Friday, January 21, 2011

Classics: DS9 5:3 - Looking for Par'mach in All the Wrong Places

Overall Rating: 7.0

Guilty little admission - I *love* this episode. I can rationally step back and understand that the writing is very predictable, the resolution is difficult to believe, the message is, at best, jumbled, and at worst, counter to what I believe regarding healthy romance and cross-cultural communication...and yet...for some reason, I love it anyway.

Plot Synopsis:

A good recap can be found at Memory Alpha.

The Skinny:

There's just something about this episode...the rational part of my brain eagerly will concede that the plot is very formulaic. Unrequited love used to help another man win the heart of one's many teen movies have a theme like that? I'd normally be the first person to roll my eyes a bit and accept that such a thing has a limited upside dramatically. I might also, under circumstances less generally likeable than those created by DS9, question whether it was remotely realistic for a Klingon woman to ever find a Ferengi man attractive. Their cultures are just...too different. It does not add up. No matter how much the Ferengi tries to respect a Klingon's culture, when you get down to it, they're different at the point where it could never truly work long term. And there's a bit of a secondary impulse in me to be annoyed with the usual Hollywood "cut to the sex" mentality with starting a relationship. The grand gesture always seems to be all that's needed to get down to bidness (so to speak). In this case...for Dax and Worf AND for Quark and Grilka.

But...I don't know if it's just because I like Quark so much by now...or because I do feel the chemistry between Dorn and Ferrell (and have for a while by now) or because I am impressed that the writers never made a big stink about the hidden message of tolerance and understanding by bringing the cultural differences heavily into the dialogue (Quark may well be the most "colorbline" person ever to appear on Star Trek...he'll try to date any girl that catches his she Vulcan (The Maquis, Part II), Klingon (this one and House of Quark), Trill (Dax, duh), Human (we assume, though he never had a chance with one), Ferengi (Rules of Acquisition), Romulan (stretching from Vulcans), Cardassian (the one with the dissidents), Bajoran (Kira, Leeta, and all manner of Dabo girl), Breen, Vorta (if they had that capacity)...he does not care if you're tall, short, thin, chubby, aggressive, passive...he finds all manner of girls attractive in unique ways. But whatever the reason, this show just feels loaded with pathos and is fun to watch despite its many flaws.

The Dax/Worf relationship will eventually lead to both hilariously terrible moments and genuinely adult, and remarkably heartfelt moments as well. It doesn't start in a terribly effective way, though I do think Jadzia would have to force the issue with Worf...he's not the kind of guy to notice when someone likes him. But I do think that Worf and Jadzia are further proof that DS9 writers do romance way better than any of the other Trek teams because they understand people (and their audience) far better.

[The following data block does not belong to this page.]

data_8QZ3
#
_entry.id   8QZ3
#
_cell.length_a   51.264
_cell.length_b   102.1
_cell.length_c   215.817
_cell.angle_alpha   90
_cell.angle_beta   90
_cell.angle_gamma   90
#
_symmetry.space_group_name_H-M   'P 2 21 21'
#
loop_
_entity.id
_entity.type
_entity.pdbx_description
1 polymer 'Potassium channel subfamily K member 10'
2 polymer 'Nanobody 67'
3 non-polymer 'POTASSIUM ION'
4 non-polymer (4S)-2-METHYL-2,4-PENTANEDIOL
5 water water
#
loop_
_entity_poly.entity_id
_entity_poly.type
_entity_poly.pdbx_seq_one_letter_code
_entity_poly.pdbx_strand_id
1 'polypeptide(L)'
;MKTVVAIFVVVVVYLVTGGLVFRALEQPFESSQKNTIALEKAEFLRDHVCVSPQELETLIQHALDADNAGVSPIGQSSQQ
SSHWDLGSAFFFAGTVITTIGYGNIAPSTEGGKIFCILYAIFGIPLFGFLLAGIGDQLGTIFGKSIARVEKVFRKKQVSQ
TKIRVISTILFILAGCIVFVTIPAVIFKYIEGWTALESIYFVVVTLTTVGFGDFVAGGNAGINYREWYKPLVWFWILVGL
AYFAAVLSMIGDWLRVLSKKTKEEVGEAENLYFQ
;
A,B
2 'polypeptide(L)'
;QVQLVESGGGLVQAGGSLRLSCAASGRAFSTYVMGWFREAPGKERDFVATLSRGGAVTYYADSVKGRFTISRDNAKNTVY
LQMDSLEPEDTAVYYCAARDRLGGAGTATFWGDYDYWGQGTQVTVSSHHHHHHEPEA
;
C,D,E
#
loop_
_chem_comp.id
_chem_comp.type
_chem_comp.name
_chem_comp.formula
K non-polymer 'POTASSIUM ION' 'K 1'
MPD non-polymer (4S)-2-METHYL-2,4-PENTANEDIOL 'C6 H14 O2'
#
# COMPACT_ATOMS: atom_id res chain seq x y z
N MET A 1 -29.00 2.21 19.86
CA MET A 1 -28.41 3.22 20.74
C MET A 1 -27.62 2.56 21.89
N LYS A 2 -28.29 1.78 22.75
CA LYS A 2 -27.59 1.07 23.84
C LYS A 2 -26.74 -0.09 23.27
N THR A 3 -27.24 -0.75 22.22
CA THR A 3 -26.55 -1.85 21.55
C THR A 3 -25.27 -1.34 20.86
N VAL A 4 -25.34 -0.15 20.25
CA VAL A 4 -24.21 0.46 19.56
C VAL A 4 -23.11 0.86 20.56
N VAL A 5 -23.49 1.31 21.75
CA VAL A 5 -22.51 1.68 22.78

Writing: 6.0

The writing is formulaic at best. Most of the dialogue is...well...silly.

Acting: 8.0

On the other hand, I do think Ferrell and Dorn work well together and Shimerman does his usual good work, and I was favorably impressed with Mary Kay Adams as stuff.

Message: 7.0

I can't be too hard on the DS9 writers for falling back on Hollywood romantic cliches...they're working in a world that has certain expectations of its' television's disappointing that they felt the need to give into those expectations, but it is what it is. A fun, message-free episode that gets a bonus point for showing how to be truly color blind.


  1. Good point regarding Quark's "color-blindness". And you know, not only does Quark like his women in all shapes and sizes, but he also likes them strong. He may say that Ferengi women should remain naked and subservient, but his taste in females certainly seems to go in the complete opposite direction. I could go on about Quark's apparent Oedipal complex, but I won't. ;)

  2. LOL...his mom was strong and he likes that in his mates too...didn't think of it that way.

    Yep...he liked the independent and fiercely powerful Kira, the courageous Natima, the warrior Grilka, and the sexually aggressive and experienced Dax...and although he thought at first he might compete for Ezri, we didn't see him pursue her with the same zeal. She was, after all, quite a bit less overtly powerful (though I would argue she had a perceptive power that made her endearing).

  3. By the way, I notice that you didn't really comment on the whole Kira/O'Brien thing. Is that just a hot potato you've decided not to touch?

    A decade or so ago, the Kira/O'Brien awkwardness really, really bothered me, but when I re-watched the episode today, I found I didn't mind it quite so much. Perhaps that's because, to be fair, they really did do the sensible thing in the end.

  4. The Kira/"Miles" thing doesn't bother me...mostly because it is completely natural for the spark of attraction to hit a happily married man and O'Brien proved he was a good man by taking control of himself and getting out of temptation...that could also partially explain my appreciation for this episode...the humor was genuine in that subplot and both characters acted within the bounds of possibility (I could see Kira having a little thing for a man taking care of her in her hour of need and I could see O'Brien misplacing feelings of affection for his family on the woman now carrying his child)...but I opted not to comment because the whole thing was very tangential and never came up again. I just tend not to focus on things that don't have a continuing influence unless the episode is entirely stand alone and forces me to think small. :)